If you’ve been paying attention for the past several weeks then you already know US college campuses have an anti-Semitism problem. Harvard specifically was one of the schools where student groups rushed to blame the 10/7 attack on Israel, saying Israel was “entirely responsible” for the massacre carried out against civilians.
This is the final crack in my broken heart – a joint statement from @Harvard students. I could be sitting in class with these students, watching children brutally murdered, raped, kidnapped and their mutated bodies torn apart by a jeering crowd – and hear why it’s justified. pic.twitter.com/UTi60Y2omJ
— Yael Bar tur (@yaelbt) October 8, 2023
Fortunately, there was some serious pushback on that letter and within a few days members of the groups who had signed it began doing their best to distance themselves from it. Nevertheless, the response from administrators was less than inspiring and now Harvard has joined the ranks of schools being investigated by the Department of Education.
The department — which announced earlier this month a separate investigation into a half-dozen U.S. colleges and universities and a local school district for alleged antisemitic and Islamophobic incidents — opened the investigation into Harvard on Tuesday.
The investigation stems from a complaint that alleged the Ivy League school discriminated against Jewish and Israeli students when it failed to respond to alleged incidents of harassment last month, according to a letter from the department seen by The Boston Globe.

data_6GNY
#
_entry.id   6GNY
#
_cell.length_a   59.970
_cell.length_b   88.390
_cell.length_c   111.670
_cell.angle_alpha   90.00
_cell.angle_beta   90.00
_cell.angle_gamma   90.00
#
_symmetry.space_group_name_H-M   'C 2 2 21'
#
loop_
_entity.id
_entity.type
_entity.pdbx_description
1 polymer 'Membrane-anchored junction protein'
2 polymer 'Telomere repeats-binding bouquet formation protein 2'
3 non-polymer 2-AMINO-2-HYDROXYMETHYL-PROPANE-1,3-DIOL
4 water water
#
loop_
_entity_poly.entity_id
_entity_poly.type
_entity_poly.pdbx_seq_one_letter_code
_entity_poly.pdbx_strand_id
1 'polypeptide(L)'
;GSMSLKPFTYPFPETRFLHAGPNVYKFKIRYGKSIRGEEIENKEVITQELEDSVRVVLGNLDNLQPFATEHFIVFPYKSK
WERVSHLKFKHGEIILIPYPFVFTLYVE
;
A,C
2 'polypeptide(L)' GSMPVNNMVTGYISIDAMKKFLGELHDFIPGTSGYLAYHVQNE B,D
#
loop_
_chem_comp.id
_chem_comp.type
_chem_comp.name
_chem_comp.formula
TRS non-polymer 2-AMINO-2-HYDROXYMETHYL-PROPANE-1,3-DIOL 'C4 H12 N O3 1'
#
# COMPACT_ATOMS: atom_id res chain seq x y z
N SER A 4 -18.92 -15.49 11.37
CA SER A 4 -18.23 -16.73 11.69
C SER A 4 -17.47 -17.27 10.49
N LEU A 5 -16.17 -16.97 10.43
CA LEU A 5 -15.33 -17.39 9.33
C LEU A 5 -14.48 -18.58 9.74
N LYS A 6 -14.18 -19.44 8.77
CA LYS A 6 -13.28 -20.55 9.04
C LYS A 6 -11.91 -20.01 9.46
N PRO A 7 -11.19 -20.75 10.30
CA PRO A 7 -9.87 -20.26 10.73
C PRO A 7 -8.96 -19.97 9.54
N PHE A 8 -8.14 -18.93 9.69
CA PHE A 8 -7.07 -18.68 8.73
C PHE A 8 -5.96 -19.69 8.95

An Education Department spokesperson confirmed the investigation but said the Office for Civil Rights does not discuss the details of its current investigations.
Yesterday, Berkeley, another outspokenly progressive college, was sued over what it labeled the “unchecked spread of anti-Semitism” on campus.
The 36-page lawsuit, filed Tuesday by the Brandeis Center and Jewish Americans for Fairness in Education, argues that Berkeley and its law school’s “inaction” on discrimination against Jewish students has led to a spread of antisemitism, and violence and harassment against them. Demonstrations and incidents on campus following the Oct. 7 Hamas attacks on Israel serve as examples of the discrimination, according to the complaint…
Jewish groups are suing over policies enacted by at least 23 Berkeley Law student groups that exclude students from joining or bar guest speakers from presenting if they do not agree to disavow Israel or if they identify as Zionists. They argue that anti-Zionism is a form of antisemitism and say that the policies violate the 14th Amendment’s equal protection clause, the First Amendment right to freedom of religion, Title VI of the Civil Rights Act and more…
Additionally, the groups say that the university has failed to address antisemitic incidents on campus following the Oct. 7 Hamas attacks. They said students’ celebrations of the Hamas attacks resulted in violence against Jewish students. A Jewish student draped in an Israeli flag was attacked by protesters who hit him in the head with a metal water bottle, according to the complaint, and some Jews have received “hate e-mails calling for their gassing and murder.” Jewish students have also said they are afraid to attend class because of the protests.